OCR Warns Hospitals to Prepare for Business Associate Data Breaches

The Department of Health and Human Services’ Office for Civil Rights (OCR) has recently issued a warning to HIPAA covered entities saying they should be prepared for business associate data breaches.

Recent surveys have suggested that HIPAA covered entities do not believe that some of their business associates would inform them of a data breach that exposed their patients’ protected health information.

Many covered entities also believe that it is difficult to determine whether adequate protections have been put in place by their business associates to keep PHI secured. If a breach is experienced, many covered entities are unsure whether the data security policies put in place by their business associates would be adequate and would allow them to execute an effective response.

The OCR suggested that covered entities should work closely with their business associates and should address the issue of data breaches. Under HIPAA Rules, healthcare organizations must obtain business associate agreements (BAAs) from all business associates that are provided with patients’ protected health information (PHI) or access to those data.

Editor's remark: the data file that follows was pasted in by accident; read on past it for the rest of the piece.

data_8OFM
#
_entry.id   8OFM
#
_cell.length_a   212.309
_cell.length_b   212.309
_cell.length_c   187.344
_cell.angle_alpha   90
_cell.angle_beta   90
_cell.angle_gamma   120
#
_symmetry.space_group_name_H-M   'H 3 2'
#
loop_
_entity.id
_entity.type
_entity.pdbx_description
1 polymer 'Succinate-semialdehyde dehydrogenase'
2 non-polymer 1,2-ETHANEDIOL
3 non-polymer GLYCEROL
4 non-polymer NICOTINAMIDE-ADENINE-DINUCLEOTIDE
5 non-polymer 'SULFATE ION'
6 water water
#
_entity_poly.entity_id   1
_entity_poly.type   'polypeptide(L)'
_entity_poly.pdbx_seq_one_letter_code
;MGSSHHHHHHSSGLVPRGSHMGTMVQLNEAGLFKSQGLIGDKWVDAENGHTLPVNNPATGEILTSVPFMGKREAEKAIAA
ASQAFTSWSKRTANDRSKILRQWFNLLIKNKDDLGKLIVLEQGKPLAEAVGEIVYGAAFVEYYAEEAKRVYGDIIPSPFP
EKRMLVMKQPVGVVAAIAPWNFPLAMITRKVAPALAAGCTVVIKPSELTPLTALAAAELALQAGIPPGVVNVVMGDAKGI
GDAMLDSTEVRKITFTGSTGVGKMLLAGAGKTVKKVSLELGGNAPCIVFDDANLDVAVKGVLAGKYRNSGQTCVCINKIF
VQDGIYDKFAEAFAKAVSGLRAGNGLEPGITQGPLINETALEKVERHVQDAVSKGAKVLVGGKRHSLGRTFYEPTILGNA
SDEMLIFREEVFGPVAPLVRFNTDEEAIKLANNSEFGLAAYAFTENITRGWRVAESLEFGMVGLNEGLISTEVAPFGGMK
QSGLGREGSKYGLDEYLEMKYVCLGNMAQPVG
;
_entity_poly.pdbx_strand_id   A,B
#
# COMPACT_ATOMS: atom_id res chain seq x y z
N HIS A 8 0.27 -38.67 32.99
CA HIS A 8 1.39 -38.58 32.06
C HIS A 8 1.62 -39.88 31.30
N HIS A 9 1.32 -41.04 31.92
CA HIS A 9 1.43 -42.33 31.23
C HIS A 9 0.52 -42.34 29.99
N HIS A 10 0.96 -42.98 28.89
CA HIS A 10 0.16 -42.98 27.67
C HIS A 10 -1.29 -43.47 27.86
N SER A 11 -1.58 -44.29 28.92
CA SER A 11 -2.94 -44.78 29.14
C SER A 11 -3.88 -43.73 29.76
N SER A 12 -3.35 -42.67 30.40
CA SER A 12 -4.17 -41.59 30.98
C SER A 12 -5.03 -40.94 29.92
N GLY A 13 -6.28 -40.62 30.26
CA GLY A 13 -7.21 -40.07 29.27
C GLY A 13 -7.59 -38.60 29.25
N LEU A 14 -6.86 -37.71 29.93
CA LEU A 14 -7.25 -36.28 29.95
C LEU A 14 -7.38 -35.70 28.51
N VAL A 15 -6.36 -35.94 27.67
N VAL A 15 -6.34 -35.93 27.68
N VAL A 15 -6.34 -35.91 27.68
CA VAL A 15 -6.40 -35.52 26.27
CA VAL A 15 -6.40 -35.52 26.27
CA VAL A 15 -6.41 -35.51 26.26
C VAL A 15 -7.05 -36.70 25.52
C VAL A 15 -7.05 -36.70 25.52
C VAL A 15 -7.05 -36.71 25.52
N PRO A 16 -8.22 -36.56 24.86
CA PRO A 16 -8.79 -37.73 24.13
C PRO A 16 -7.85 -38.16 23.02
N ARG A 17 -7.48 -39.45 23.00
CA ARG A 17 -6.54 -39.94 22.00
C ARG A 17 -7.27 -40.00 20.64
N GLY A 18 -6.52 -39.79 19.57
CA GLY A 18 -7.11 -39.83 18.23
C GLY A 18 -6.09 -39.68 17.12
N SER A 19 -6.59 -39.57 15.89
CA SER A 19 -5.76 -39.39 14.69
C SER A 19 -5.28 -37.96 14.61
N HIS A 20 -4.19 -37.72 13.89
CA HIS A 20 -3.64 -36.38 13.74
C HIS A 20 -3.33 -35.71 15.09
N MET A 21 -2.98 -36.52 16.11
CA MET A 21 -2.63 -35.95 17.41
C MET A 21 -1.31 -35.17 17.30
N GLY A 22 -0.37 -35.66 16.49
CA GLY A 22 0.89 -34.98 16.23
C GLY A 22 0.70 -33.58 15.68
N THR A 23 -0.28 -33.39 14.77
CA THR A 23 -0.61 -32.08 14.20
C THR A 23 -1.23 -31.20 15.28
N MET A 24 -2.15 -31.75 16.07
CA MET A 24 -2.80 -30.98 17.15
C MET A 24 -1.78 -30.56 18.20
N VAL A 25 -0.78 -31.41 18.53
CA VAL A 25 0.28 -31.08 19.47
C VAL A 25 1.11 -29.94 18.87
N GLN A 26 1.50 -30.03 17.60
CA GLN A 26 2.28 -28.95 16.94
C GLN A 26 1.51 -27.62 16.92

BAAs should define how PHI should be used, the protections that must be put in place to ensure PHI is secured, and the allowable disclosures of PHI. BAAs must also provide a definition of a data breach and cover the actions that must be taken by the business associate following a breach of PHI (and other security incidents.)

Covered entities must stipulate the time frame for reporting these breaches and security incidents, to whom breach reports must be issued, and the type of information that must be provided. It should be explained that under HIPAA Rules covered entities and their business associates may be liable for delayed breach notifications.

The OCR and state attorneys general can issue stiff financial penalties for violations of the HIPAA Breach Notification Rule, which include delayed breach notifications, the failure to issue a breach notice to the media, and the failure to inform the OCR/state attorneys general of breaches of protected health information. It should also be noted that covered entities can be penalized for failing to ensure that their BAAs are compliant with HIPAA Rules.

The OCR also advised covered entities and their business associates to provide training to employees on incident reporting, and suggested that periodic assessments and internal audits should be conducted to assess privacy and security practices.

Author: Richard Anderson

Richard Anderson is the Editor-in-Chief of NetSec.news